Bank of America experiments with Deed in Lease

Posted: Mar. 23, 2012

Bank of America has mailed invitations to nearly 1,000 customers at risk of foreclosure in Nevada, Arizona and New York to participate in a mortgage-to-lease pilot program, a spokeswoman for the bank said Friday.

Participants in the program would transfer title on their properties to the bank and have their outstanding mortgage debt forgiven. In exchange, they would lease the home for as long as three years at or below current market rental rate.

The rental payment will be less than the existing mortgage payment, and the customer would be released from homeowner expenses such as property tax and insurance.

Bank of America spokeswoman Jumana Bauwens said she did not have an estimated number of Nevada customers who will receive offers. The primary requirement for the pilot program is that the loan must be owned by Bank of America.

“The first thing you have to look at is the population of loans that we own in our portfolio,” Bauwens said from Los Angeles. “They’re not mortgage-backed securities. They’re not Fannie Mae or Freddie Mac or VA, so it takes it down from our portfolio criteria.”

Bank of America services about 80 percent of loans in its home mortgage portfolio or collects payment for other lenders and investors.

Bauwens said the goal is to gauge interest in the program and take that information to other investors to see whether they would be interested in participating.

The mortgage-to-lease program is offered strictly by solicitation, she said. Customers won’t be allowed to volunteer or apply for consideration.

Among requirements:

■ Delinquent for 60 days.

■ Must have exhausted loan modification solutions, or have not responded to foreclosure options, including short sale and deed-in-lieu.

■ Still occupying the home.

■ No junior liens, or second- or third-mortgages.

■ High loan balance in relation to current property value.

■ Adequate income to make an affordable rent payment.

One of the greatest anxieties for people facing foreclosure is moving, said Ron Sturzenegger, asset servicing executive for Bank of America.

“This pilot will help determine whether conversion from home ownership to rental is something our customers, the community and investors will support,” he said in a statement. “If this evolves from a pilot into a more broadly based program, we also see potential benefits from helping to stabilize housing prices in the surrounding community and curtail neighborhood blight by keeping a portion of distressed properties off the market.”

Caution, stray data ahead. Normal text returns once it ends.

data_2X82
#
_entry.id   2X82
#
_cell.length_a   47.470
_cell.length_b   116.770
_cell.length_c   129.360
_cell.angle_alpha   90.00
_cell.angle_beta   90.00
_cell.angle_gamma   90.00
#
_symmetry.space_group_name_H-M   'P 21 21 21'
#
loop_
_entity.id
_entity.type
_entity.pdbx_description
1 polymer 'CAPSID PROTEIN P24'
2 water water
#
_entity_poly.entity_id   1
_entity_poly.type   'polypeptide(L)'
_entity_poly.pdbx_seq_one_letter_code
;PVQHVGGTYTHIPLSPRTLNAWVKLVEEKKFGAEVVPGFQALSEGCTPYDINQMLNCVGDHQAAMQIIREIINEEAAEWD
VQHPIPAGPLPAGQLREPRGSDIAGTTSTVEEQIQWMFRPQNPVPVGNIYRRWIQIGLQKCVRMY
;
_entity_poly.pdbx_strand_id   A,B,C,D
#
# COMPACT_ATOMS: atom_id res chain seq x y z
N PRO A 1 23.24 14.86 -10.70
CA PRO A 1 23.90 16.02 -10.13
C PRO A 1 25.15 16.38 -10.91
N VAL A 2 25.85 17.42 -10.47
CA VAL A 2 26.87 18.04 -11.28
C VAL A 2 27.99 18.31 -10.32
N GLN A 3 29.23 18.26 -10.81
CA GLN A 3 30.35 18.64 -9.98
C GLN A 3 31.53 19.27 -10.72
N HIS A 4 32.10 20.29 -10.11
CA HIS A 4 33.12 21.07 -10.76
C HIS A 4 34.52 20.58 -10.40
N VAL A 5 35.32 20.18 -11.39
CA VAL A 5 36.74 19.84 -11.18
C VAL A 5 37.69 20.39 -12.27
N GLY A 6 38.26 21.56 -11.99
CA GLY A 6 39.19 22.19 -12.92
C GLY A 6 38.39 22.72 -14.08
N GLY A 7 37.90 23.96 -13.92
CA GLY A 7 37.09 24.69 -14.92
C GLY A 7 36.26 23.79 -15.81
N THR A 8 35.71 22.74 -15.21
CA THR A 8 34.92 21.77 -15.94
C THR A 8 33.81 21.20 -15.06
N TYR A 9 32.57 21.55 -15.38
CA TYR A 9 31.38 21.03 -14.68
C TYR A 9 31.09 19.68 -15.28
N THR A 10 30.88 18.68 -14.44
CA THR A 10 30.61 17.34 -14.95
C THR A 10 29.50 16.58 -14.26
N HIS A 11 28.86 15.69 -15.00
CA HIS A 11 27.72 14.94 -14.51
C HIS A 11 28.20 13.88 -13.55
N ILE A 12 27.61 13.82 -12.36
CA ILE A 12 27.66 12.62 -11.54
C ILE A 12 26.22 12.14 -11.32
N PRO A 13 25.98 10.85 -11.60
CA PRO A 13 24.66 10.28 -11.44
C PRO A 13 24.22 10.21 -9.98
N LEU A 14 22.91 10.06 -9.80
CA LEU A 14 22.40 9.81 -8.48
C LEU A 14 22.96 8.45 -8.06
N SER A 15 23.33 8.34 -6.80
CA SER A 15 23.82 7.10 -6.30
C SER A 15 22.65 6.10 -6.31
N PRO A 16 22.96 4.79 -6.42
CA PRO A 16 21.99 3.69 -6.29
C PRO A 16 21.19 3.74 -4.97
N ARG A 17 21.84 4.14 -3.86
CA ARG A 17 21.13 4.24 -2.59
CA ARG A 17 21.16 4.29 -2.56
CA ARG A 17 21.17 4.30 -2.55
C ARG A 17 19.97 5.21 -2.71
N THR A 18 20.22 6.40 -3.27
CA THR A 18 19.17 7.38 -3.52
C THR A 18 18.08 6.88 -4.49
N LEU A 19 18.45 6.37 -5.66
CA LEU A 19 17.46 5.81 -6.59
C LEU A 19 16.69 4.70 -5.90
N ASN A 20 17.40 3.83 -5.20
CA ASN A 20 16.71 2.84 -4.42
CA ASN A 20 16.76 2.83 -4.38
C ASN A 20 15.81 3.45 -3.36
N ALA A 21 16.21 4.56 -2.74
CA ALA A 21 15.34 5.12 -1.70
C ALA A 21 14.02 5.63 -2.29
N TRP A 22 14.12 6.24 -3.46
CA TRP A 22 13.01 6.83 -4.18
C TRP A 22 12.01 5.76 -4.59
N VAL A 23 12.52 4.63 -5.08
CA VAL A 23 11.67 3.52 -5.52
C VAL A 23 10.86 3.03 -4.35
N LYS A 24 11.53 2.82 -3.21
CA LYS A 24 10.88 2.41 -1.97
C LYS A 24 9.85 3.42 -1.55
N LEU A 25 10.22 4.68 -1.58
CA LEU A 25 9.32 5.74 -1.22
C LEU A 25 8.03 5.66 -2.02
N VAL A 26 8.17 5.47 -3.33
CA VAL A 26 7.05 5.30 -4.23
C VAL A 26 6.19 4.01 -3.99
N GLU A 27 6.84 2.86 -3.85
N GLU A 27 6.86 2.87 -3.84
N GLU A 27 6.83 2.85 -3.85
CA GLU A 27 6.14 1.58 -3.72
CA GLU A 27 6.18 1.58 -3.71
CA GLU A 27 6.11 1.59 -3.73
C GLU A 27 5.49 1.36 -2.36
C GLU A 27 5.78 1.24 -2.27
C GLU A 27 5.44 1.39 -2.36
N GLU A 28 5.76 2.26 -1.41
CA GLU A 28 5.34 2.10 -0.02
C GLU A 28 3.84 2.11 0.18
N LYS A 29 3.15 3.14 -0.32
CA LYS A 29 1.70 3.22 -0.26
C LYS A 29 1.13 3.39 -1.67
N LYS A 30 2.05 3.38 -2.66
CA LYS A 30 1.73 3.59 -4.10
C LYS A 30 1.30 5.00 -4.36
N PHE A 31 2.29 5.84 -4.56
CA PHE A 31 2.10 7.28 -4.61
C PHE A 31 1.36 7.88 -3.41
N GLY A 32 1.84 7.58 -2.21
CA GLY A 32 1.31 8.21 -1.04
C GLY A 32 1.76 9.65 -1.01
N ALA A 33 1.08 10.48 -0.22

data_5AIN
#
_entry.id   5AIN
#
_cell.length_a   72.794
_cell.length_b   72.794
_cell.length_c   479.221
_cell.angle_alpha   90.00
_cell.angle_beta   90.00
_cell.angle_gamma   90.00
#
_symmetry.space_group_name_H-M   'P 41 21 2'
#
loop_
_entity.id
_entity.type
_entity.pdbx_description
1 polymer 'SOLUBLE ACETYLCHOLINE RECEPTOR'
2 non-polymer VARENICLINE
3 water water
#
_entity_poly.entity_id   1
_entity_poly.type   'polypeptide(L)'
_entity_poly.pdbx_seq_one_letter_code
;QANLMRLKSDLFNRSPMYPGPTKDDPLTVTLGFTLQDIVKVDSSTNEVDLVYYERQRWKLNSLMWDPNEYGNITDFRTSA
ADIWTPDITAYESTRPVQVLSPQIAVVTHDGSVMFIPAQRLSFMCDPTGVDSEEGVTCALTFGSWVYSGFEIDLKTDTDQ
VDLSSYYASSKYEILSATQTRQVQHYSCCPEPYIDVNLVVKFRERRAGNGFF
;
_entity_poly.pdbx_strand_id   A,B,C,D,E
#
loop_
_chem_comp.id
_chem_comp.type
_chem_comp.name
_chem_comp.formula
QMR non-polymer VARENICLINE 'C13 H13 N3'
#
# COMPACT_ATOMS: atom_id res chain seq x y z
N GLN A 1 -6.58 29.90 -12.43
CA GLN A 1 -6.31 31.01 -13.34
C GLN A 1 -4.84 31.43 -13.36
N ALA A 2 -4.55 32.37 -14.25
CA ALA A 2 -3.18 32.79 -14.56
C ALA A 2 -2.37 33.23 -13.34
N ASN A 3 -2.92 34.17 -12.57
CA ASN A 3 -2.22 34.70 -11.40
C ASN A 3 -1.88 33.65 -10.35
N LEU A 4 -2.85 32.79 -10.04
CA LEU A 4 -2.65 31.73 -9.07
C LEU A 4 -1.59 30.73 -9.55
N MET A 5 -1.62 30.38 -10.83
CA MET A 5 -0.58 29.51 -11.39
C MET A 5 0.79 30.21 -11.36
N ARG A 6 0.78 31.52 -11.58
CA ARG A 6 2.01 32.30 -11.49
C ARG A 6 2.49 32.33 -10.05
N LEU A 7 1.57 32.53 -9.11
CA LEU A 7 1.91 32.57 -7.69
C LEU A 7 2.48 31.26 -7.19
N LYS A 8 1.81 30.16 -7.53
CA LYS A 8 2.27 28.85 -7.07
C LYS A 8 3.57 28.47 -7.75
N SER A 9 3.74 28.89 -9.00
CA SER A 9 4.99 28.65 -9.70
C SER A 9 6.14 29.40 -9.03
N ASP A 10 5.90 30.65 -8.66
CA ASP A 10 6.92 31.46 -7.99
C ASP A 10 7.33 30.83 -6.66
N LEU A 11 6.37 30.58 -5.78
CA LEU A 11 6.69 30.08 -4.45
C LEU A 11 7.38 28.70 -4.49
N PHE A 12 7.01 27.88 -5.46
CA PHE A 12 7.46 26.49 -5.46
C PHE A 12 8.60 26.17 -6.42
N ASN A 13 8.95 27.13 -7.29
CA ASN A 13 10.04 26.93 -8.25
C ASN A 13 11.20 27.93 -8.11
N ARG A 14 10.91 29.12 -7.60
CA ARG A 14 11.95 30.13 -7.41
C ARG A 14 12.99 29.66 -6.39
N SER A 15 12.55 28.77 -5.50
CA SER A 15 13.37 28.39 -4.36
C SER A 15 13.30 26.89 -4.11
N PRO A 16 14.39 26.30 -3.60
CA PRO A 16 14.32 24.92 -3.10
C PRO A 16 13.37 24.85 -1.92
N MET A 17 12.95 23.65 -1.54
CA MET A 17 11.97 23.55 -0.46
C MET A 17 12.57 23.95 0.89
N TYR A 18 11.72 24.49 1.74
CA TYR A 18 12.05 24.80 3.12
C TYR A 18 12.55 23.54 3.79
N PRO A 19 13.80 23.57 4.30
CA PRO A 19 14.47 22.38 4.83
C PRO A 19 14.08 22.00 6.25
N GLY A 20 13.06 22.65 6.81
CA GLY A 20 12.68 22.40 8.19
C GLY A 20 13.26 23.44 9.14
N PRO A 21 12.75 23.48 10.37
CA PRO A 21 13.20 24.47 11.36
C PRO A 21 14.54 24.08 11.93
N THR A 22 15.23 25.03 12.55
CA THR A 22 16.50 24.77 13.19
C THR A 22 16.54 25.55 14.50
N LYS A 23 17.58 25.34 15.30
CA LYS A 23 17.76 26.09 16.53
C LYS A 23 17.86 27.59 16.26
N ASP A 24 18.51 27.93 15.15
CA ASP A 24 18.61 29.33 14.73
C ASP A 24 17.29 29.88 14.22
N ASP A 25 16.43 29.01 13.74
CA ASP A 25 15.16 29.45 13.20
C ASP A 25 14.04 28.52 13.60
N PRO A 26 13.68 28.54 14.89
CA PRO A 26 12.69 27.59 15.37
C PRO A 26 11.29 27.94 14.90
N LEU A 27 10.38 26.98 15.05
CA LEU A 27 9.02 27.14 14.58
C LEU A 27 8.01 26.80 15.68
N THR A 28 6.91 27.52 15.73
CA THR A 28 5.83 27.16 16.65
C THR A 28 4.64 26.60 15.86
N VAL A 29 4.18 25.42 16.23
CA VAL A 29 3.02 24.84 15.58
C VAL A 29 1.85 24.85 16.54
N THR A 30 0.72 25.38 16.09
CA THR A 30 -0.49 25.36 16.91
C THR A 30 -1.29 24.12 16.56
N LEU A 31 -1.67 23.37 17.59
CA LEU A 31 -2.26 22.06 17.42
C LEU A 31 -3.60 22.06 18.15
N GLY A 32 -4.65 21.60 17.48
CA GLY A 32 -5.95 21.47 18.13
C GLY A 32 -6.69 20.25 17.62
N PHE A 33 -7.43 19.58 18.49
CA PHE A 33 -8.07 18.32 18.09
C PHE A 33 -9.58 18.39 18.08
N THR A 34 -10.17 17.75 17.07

Mark Robbins Boud, principal of Irvine, Calif.-based Real Estate Economics, said the program is a good strategy for the bank, but it doesn’t do much more than allow the homeowner to stay in their home a little longer before losing the asset.

“The reason Bank of America is doing this is because the lease rate is going to be higher than the mortgage rate if they refinanced, so Bank of America loses less money that way,” Boud said. “Also, Bank of America’s betting on the thought that housing values are going to increase during the next three years, and that’s a pretty safe bet.

“It’s so grossly undervalued right now, especially in Las Vegas, that as the economy picks up … it’s a very good bet that housing values will increase, as well as sales volume.”

When the bank takes over the property at the end of the lease, it will quickly sell the home at a higher value, the real estate analyst said.

Fannie Mae has been “leading the charge” in renting foreclosures back to previous owners, said Linda Rheinberger, who manages a portfolio of about 250 rental homes in Las Vegas.

“Banks are not necessarily interested in putting REO (real estate-owned) homes on the market for sale at this point,” she said. “They’re interested in return on investment on performing assets in their portfolio or waiting until market conditions change. Rather than accept a loss, they’re hoping that time will cure some things, and meantime they have a decent return on investment.”

Nevada’s robo-signing law that went into effect in October may be persuading banks to put those homes into the rental market, Rheinberger added.

Bank of America won’t expand the program unless it costs less than foreclosure and resale, Bryan Kyle of First Serve Realty in Las Vegas said.

“I can tell you from experience that working with difficult renters is not for the faint of heart, and it could be especially challenging dealing with tenants who have already demonstrated financial problems,” Kyle said. “I’m all for keeping families in their homes if possible, but I believe this could be another short-term pain reliever.”